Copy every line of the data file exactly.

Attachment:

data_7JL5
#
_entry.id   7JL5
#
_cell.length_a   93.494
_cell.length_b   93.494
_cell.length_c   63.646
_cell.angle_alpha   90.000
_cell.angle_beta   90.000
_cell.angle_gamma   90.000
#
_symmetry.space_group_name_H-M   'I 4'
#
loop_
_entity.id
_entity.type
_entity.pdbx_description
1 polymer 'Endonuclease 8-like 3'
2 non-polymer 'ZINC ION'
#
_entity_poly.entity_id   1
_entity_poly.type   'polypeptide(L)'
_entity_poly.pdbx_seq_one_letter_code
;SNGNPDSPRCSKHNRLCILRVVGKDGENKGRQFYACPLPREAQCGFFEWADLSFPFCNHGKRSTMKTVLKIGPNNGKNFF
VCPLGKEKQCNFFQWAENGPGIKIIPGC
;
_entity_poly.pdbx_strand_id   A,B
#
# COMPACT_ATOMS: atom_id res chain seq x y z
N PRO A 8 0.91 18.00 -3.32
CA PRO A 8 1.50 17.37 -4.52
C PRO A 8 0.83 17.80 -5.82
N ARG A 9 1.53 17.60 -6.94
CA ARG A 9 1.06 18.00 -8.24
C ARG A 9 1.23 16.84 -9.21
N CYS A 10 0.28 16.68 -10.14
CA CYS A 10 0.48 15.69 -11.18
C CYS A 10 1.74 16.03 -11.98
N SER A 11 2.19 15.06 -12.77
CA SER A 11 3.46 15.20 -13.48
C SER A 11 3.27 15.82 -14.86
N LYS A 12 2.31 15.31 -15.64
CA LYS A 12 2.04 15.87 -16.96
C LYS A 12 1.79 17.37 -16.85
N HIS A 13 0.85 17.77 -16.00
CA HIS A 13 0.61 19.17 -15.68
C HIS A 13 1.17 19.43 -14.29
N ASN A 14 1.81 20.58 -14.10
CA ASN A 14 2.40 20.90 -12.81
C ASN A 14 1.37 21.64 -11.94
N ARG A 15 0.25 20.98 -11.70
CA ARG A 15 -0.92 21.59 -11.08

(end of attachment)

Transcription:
data_7JL5
#
_entry.id   7JL5
#
_cell.length_a   93.494
_cell.length_b   93.494
_cell.length_c   63.646
_cell.angle_alpha   90.000
_cell.angle_beta   90.000
_cell.angle_gamma   90.000
#
_symmetry.space_group_name_H-M   'I 4'
#
loop_
_entity.id
_entity.type
_entity.pdbx_description
1 polymer 'Endonuclease 8-like 3'
2 non-polymer 'ZINC ION'
#
_entity_poly.entity_id   1
_entity_poly.type   'polypeptide(L)'
_entity_poly.pdbx_seq_one_letter_code
;SNGNPDSPRCSKHNRLCILRVVGKDGENKGRQFYACPLPREAQCGFFEWADLSFPFCNHGKRSTMKTVLKIGPNNGKNFF
VCPLGKEKQCNFFQWAENGPGIKIIPGC
;
_entity_poly.pdbx_strand_id   A,B
#
# COMPACT_ATOMS: atom_id res chain seq x y z
N PRO A 8 0.91 18.00 -3.32
CA PRO A 8 1.50 17.37 -4.52
C PRO A 8 0.83 17.80 -5.82
N ARG A 9 1.53 17.60 -6.94
CA ARG A 9 1.06 18.00 -8.24
C ARG A 9 1.23 16.84 -9.21
N CYS A 10 0.28 16.68 -10.14
CA CYS A 10 0.48 15.69 -11.18
C CYS A 10 1.74 16.03 -11.98
N SER A 11 2.19 15.06 -12.77
CA SER A 11 3.46 15.20 -13.48
C SER A 11 3.27 15.82 -14.86
N LYS A 12 2.31 15.31 -15.64
CA LYS A 12 2.04 15.87 -16.96
C LYS A 12 1.79 17.37 -16.85
N HIS A 13 0.85 17.77 -16.00
CA HIS A 13 0.61 19.17 -15.68
C HIS A 13 1.17 19.43 -14.29
N ASN A 14 1.81 20.58 -14.10
CA ASN A 14 2.40 20.90 -12.81
C ASN A 14 1.37 21.64 -11.94
N ARG A 15 0.25 20.98 -11.70
CA ARG A 15 -0.92 21.59 -11.08